DHS and the Digital Strip-Search Dilemma

Amir Khan, an IT consultant from Fremont, Calif., and a U.S. citizen, has been subjected to U.S. Customs questioning for a total of more than 20 hours after returning to this country from a number of trips abroad, according to the San Francisco-based Asian Law Caucus. Customs officials have searched Khan’s laptop computer, books, personal notebooks and cell phone. Despite filing several complaints, he has never received an explanation for why he has repeatedly been singled out.

Recently, the ALC and the Electronic Frontier Foundation sued the U.S. Department of Homeland Security on behalf of Khan and others who reported similar experiences, for denying access to public records regarding questioning and searches of travelers at U.S. borders.

Last week, the Senate Subcommittee on the Constitution, Civil Rights and Property Rights, chaired by Sen. Russell D. Feingold, D-Wis., held hearings on the subject. Feingold expressed sympathy with the travelers who are made to endure random searches — searches that would require warrants in any other situation.

Uncle Sam Wants Your Computer

At issue are the criteria DHS uses to select travelers to search laptops, cell phones and other digital devices. Customs officials, both by law and by tradition, have always had the right to search through travelers’ belongings, including papers.

Indeed, Customs’ right to search and seizure at the border was recently reaffirmed by a 9th Circuit Court appellate decision that upheld the arrest of a man whose seized laptop contained child pornography on the hard drive.

Still, with the digital era, new concerns have arisen about the further erosion of privacy that these searches represent. Simply put, while a Customs agent has the right to look through somebody’s briefcase, such a search is not nearly as invasive as looking through someone’s e-mail account or cell phone call history.

“People keep their lives on these devices: diaries, personal mail, financial records, family photos. … The government should not be able to read this information,” said Lee Tien, senior staff attorney for the Electronic Frontier Foundation, told the subcommittee.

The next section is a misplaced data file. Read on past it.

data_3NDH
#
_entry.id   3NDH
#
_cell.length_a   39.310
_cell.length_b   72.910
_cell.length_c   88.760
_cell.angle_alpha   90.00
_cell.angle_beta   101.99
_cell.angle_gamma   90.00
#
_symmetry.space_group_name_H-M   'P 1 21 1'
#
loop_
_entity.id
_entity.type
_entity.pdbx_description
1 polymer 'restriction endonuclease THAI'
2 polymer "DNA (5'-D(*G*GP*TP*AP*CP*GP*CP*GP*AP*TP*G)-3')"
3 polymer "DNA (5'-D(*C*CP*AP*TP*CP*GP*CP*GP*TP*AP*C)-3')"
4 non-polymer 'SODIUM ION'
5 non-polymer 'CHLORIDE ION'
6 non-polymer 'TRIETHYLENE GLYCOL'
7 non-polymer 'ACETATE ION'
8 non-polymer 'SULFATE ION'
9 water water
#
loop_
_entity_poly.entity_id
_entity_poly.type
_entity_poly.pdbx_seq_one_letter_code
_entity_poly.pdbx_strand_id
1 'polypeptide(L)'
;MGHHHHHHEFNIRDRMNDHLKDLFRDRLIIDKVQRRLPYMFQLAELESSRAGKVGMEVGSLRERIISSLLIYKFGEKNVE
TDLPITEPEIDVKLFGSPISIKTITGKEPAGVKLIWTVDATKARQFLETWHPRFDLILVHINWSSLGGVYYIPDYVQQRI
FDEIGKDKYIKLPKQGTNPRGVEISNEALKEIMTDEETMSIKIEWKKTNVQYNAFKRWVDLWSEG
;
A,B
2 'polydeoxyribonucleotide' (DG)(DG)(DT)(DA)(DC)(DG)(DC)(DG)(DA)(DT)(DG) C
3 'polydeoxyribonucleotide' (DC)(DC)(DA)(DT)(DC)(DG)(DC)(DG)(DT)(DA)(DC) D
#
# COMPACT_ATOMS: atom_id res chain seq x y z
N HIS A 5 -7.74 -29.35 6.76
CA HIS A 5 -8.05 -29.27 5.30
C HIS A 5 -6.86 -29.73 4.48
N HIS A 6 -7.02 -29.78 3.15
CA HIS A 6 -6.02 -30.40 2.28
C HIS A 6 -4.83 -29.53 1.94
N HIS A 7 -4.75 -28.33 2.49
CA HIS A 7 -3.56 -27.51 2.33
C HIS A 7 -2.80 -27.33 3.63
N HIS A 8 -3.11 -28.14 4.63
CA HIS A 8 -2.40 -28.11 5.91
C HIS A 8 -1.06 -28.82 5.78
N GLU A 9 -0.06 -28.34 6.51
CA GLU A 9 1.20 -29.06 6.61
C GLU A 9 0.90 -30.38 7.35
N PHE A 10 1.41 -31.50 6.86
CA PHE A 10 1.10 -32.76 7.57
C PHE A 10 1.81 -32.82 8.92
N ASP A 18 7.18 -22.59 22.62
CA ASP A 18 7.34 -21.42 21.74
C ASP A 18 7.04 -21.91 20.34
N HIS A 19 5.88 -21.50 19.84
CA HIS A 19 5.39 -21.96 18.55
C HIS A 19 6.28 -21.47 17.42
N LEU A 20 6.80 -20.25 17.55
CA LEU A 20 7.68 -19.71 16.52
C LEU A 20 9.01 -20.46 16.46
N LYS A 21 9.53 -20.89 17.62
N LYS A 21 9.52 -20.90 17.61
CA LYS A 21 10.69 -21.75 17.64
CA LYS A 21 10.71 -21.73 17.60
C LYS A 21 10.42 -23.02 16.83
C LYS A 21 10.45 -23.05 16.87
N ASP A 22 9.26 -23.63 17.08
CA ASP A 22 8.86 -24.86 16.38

There has also been a growing chorus of complaints over Customs seizing laptops and holding them for weeks at a time. It is unclear what type of forensic analysis they put the devices through, but it is widely suspected that they copy hard drives. The seizures, in fact, may have been the last straw that provoked the Senate subcommittee to schedule a hearing.

Money for Nothing

It is difficult to say whether the hearing will translate into tangible legislative action, though, given Customs’ mandate, said Susan Ross, an attorney with Mitchell Silberberg & Knupp, whose practice focuses on customs, as well as international trade, import and export.

“I don’t know how Congress could fashion a bill that would circumvent the fact that Customs does not need probable cause for a search,” she told TechNewsWorld.

More than anything, she said, the hearing was likely an avenue for venting some of the frustration that has been building among travelers over the last several years.

In a Freedom of Information Act (FOIA) request, the Asian Law Caucus and EFF asked DHS to disclose its policies on questioning travelers about First Amendment-protected activities, photocopying individuals’ personal papers, and searching laptop computers and other electronic devices. The agency did not meet the deadline for the request, thus prompting the lawsuit.

There is a need for these criteria to be articulated, Ross said, but she recognizes that providing the information could also tip Customs’ hand as to how it enforces the law. Nevertheless, travelers’ angst and anger are on the rise.

“I have yet to see them justify why they need to hold onto a computer,” commented Ross. “These seizures have, to my knowledge, rarely resulted in arrests or convictions, and you have to wonder why the agency is using its limited resources on them.”

Tit for Tat

On top of the privacy issues, there is a real concern that Customs agencies in other countries will start mimicking the U.S.’s practices, John Nicholson, a senior associate in Pillsbury’s global sourcing group, told TechNewsWorld.

“Too many complaints, incidents like these [affecting] foreign citizens who come here, will invite retaliatory measures,” Nicholson said, noting that U.S. citizens are already being singled for more intrusive searches in some South American countries for just that reason.

Eventually, foreign customs agencies will start to seize laptops of U.S. businesspeople traveling overseas, with consequences potentially far more serious than inconvenience.

“In a lot of countries, industries and government collude on competitive information-sharing,” Nicholson pointed out. “Creating a legitimate reason for them to seize laptops is not a smart move.”

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